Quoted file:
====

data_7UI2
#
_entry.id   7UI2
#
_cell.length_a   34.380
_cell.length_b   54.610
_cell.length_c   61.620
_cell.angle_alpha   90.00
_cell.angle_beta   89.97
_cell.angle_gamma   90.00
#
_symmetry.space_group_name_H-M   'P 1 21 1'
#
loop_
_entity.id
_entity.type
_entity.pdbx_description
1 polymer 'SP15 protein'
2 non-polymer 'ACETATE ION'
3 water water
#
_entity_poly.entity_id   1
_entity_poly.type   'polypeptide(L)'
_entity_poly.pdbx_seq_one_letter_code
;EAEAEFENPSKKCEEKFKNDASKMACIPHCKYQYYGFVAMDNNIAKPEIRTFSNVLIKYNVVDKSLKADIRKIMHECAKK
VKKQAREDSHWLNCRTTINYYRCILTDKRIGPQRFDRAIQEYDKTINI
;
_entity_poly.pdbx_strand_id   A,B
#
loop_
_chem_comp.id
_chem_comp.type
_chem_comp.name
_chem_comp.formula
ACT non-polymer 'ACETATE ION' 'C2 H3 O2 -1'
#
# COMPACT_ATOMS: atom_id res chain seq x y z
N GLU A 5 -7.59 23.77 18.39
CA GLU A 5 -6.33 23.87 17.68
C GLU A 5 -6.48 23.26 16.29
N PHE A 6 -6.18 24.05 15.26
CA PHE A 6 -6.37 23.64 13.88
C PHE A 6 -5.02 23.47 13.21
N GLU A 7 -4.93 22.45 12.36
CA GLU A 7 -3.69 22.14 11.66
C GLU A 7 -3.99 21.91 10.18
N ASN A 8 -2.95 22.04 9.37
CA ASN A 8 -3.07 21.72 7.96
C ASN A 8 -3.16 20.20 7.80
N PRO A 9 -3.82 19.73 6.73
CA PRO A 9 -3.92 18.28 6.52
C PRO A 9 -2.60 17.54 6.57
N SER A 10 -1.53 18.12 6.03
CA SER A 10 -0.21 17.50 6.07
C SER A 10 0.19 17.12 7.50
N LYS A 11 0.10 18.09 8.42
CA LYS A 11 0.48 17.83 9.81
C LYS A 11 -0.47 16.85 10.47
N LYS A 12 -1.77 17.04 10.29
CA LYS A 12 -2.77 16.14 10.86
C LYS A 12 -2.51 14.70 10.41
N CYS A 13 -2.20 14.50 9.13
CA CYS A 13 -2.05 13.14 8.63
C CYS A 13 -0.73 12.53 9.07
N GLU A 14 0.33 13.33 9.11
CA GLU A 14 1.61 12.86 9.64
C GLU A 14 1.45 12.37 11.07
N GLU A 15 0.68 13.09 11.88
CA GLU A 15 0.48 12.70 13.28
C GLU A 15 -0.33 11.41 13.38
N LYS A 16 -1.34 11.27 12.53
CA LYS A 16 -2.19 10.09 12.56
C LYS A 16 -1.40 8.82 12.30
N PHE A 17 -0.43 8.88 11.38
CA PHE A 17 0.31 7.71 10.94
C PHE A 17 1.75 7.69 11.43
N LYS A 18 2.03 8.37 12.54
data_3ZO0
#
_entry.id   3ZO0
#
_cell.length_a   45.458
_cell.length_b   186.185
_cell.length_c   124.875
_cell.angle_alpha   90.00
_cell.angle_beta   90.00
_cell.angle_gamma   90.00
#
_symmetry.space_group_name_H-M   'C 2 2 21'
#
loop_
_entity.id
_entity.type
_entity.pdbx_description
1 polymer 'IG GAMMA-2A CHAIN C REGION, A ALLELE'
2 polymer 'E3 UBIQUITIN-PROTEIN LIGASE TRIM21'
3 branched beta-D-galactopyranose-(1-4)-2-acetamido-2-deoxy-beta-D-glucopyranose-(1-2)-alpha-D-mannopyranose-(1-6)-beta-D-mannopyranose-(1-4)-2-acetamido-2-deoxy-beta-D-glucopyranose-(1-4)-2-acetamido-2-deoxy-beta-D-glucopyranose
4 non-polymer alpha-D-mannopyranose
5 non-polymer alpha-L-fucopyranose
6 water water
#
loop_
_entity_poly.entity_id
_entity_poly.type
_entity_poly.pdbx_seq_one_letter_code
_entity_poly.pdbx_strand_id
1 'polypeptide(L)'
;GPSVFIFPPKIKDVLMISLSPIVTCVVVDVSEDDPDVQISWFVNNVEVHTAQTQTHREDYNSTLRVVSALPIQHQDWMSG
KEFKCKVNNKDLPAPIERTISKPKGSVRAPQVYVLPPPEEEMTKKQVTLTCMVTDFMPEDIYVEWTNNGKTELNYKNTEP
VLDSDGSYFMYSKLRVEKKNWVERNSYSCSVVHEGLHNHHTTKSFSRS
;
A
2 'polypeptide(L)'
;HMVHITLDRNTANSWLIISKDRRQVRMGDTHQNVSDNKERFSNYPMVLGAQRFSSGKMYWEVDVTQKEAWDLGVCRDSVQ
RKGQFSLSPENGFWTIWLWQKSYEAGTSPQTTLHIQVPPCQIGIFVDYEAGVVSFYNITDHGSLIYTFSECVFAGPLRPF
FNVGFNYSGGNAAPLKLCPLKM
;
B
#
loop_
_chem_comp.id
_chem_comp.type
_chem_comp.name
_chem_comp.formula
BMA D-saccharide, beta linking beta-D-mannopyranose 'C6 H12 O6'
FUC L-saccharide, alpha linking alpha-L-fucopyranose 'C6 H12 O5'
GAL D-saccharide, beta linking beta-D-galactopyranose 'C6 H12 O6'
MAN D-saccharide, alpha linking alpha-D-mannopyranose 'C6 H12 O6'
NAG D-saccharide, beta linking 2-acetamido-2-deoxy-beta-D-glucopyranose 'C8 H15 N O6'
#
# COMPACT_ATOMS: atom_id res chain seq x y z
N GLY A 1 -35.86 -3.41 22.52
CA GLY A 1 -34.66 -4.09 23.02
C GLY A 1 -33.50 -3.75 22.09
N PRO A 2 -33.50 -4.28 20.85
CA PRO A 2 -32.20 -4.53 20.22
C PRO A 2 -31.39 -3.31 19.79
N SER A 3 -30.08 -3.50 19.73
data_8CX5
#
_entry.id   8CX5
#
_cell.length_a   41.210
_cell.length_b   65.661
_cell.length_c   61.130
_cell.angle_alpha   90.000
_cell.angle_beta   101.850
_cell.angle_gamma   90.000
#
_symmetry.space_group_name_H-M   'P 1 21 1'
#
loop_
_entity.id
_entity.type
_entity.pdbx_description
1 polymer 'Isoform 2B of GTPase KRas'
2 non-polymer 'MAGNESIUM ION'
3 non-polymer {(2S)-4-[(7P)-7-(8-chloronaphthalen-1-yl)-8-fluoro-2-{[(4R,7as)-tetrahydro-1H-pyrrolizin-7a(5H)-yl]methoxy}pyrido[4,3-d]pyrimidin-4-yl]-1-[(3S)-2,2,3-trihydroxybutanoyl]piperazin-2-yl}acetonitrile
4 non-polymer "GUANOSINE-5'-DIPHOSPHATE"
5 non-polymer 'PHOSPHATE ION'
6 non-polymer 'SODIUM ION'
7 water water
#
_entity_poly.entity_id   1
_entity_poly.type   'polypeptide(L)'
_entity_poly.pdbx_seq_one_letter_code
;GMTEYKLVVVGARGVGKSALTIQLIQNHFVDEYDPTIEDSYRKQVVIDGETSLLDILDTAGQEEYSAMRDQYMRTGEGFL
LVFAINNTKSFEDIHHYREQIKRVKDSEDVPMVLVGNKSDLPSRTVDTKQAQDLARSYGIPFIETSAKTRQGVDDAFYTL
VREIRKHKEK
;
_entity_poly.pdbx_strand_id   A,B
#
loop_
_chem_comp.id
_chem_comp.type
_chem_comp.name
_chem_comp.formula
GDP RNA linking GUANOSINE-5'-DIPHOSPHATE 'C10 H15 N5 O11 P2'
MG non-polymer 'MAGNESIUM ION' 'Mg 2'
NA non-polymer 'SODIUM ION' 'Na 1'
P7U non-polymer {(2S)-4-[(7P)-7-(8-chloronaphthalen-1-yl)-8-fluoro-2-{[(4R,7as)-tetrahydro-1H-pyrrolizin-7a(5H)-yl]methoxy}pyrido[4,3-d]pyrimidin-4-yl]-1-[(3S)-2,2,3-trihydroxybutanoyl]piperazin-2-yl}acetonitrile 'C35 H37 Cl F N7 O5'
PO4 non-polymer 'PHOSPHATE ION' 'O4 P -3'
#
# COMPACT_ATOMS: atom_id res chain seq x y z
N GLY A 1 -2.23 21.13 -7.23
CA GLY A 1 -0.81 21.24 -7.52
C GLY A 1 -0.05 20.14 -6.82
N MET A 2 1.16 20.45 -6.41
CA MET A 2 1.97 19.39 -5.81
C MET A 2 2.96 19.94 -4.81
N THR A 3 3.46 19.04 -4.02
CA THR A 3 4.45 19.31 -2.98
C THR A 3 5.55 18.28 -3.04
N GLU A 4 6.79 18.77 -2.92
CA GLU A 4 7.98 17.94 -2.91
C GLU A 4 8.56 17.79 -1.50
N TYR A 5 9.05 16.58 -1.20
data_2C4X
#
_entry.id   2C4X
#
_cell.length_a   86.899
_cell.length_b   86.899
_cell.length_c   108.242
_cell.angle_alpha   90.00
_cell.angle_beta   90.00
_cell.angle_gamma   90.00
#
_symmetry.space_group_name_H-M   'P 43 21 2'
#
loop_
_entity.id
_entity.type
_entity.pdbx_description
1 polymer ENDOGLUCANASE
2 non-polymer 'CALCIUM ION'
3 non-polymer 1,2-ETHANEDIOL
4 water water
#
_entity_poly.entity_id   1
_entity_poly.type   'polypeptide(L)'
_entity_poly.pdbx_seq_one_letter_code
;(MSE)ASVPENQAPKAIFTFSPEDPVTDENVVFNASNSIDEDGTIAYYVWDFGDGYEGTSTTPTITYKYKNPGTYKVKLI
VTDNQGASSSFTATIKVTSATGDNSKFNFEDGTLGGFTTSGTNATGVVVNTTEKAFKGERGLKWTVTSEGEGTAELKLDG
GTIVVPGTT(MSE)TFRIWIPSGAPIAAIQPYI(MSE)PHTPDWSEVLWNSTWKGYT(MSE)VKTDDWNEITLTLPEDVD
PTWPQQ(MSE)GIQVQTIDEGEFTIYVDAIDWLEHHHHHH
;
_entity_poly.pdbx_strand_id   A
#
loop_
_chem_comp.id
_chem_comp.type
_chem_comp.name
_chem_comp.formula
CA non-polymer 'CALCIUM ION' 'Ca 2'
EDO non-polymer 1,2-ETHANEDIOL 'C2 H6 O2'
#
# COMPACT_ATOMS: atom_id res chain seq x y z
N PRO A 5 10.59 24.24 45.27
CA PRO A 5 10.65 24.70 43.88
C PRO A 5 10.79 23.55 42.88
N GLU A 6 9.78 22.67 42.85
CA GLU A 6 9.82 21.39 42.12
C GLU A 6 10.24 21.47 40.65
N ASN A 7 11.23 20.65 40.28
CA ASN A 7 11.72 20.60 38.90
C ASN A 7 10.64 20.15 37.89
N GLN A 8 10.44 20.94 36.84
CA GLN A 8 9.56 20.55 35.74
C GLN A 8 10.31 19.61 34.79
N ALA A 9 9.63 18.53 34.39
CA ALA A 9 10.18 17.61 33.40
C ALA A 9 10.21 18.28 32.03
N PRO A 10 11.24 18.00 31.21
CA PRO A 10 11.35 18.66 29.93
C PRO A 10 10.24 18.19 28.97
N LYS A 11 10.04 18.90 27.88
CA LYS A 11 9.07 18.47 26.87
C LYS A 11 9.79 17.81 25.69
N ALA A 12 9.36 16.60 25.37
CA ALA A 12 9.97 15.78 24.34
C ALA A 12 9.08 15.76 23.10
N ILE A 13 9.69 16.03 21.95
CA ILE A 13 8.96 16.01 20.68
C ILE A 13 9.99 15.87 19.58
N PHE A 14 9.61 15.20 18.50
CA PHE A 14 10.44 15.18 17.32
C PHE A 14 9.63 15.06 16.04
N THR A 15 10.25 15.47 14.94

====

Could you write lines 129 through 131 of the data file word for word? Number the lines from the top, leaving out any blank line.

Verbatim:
NAG D-saccharide, beta linking 2-acetamido-2-deoxy-beta-D-glucopyranose 'C8 H15 N O6'
#
# COMPACT_ATOMS: atom_id res chain seq x y z